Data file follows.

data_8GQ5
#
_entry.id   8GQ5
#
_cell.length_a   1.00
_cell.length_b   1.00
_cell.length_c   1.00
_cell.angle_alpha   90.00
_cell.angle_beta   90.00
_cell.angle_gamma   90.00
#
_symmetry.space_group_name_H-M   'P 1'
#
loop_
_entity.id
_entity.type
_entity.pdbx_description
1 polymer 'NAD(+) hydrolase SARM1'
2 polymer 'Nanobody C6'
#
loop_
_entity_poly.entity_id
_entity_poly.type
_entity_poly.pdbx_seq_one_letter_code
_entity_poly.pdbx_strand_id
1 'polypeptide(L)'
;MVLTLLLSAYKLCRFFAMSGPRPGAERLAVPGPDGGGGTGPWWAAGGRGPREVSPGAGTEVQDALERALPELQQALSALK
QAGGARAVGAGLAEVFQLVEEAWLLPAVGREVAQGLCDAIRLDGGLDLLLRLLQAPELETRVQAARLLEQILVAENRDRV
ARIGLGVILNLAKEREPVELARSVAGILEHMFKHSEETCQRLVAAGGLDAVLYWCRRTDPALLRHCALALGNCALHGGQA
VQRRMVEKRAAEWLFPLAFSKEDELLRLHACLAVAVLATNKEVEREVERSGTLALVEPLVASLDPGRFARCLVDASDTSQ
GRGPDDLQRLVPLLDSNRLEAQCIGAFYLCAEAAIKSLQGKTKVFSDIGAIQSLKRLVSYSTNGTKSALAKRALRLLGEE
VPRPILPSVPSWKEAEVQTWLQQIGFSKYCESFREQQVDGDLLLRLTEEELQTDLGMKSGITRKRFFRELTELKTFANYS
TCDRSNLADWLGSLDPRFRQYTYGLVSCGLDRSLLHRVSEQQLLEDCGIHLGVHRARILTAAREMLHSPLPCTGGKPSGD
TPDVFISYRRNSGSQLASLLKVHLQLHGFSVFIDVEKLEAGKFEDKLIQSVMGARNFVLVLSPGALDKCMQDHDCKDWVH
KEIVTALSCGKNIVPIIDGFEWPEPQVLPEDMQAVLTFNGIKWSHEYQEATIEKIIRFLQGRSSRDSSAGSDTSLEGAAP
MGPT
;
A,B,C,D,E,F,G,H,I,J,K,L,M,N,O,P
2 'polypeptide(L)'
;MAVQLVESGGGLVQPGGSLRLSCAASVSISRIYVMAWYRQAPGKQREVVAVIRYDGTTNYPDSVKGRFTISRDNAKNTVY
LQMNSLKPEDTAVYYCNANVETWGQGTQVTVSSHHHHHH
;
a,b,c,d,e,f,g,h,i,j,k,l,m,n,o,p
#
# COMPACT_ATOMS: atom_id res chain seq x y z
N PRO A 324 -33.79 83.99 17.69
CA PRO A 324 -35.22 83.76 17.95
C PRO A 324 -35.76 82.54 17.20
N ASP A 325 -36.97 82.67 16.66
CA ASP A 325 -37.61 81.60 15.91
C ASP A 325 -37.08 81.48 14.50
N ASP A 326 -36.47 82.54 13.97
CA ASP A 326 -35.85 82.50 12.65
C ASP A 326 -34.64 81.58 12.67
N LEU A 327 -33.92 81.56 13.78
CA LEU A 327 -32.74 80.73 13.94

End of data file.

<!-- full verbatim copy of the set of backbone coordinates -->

data_8GQ5
#
_entry.id   8GQ5
#
_cell.length_a   1.00
_cell.length_b   1.00
_cell.length_c   1.00
_cell.angle_alpha   90.00
_cell.angle_beta   90.00
_cell.angle_gamma   90.00
#
_symmetry.space_group_name_H-M   'P 1'
#
loop_
_entity.id
_entity.type
_entity.pdbx_description
1 polymer 'NAD(+) hydrolase SARM1'
2 polymer 'Nanobody C6'
#
loop_
_entity_poly.entity_id
_entity_poly.type
_entity_poly.pdbx_seq_one_letter_code
_entity_poly.pdbx_strand_id
1 'polypeptide(L)'
;MVLTLLLSAYKLCRFFAMSGPRPGAERLAVPGPDGGGGTGPWWAAGGRGPREVSPGAGTEVQDALERALPELQQALSALK
QAGGARAVGAGLAEVFQLVEEAWLLPAVGREVAQGLCDAIRLDGGLDLLLRLLQAPELETRVQAARLLEQILVAENRDRV
ARIGLGVILNLAKEREPVELARSVAGILEHMFKHSEETCQRLVAAGGLDAVLYWCRRTDPALLRHCALALGNCALHGGQA
VQRRMVEKRAAEWLFPLAFSKEDELLRLHACLAVAVLATNKEVEREVERSGTLALVEPLVASLDPGRFARCLVDASDTSQ
GRGPDDLQRLVPLLDSNRLEAQCIGAFYLCAEAAIKSLQGKTKVFSDIGAIQSLKRLVSYSTNGTKSALAKRALRLLGEE
VPRPILPSVPSWKEAEVQTWLQQIGFSKYCESFREQQVDGDLLLRLTEEELQTDLGMKSGITRKRFFRELTELKTFANYS
TCDRSNLADWLGSLDPRFRQYTYGLVSCGLDRSLLHRVSEQQLLEDCGIHLGVHRARILTAAREMLHSPLPCTGGKPSGD
TPDVFISYRRNSGSQLASLLKVHLQLHGFSVFIDVEKLEAGKFEDKLIQSVMGARNFVLVLSPGALDKCMQDHDCKDWVH
KEIVTALSCGKNIVPIIDGFEWPEPQVLPEDMQAVLTFNGIKWSHEYQEATIEKIIRFLQGRSSRDSSAGSDTSLEGAAP
MGPT
;
A,B,C,D,E,F,G,H,I,J,K,L,M,N,O,P
2 'polypeptide(L)'
;MAVQLVESGGGLVQPGGSLRLSCAASVSISRIYVMAWYRQAPGKQREVVAVIRYDGTTNYPDSVKGRFTISRDNAKNTVY
LQMNSLKPEDTAVYYCNANVETWGQGTQVTVSSHHHHHH
;
a,b,c,d,e,f,g,h,i,j,k,l,m,n,o,p
#
# COMPACT_ATOMS: atom_id res chain seq x y z
N PRO A 324 -33.79 83.99 17.69
CA PRO A 324 -35.22 83.76 17.95
C PRO A 324 -35.76 82.54 17.20
N ASP A 325 -36.97 82.67 16.66
CA ASP A 325 -37.61 81.60 15.91
C ASP A 325 -37.08 81.48 14.50
N ASP A 326 -36.47 82.54 13.97
CA ASP A 326 -35.85 82.50 12.65
C ASP A 326 -34.64 81.58 12.67
N LEU A 327 -33.92 81.56 13.78
CA LEU A 327 -32.74 80.73 13.94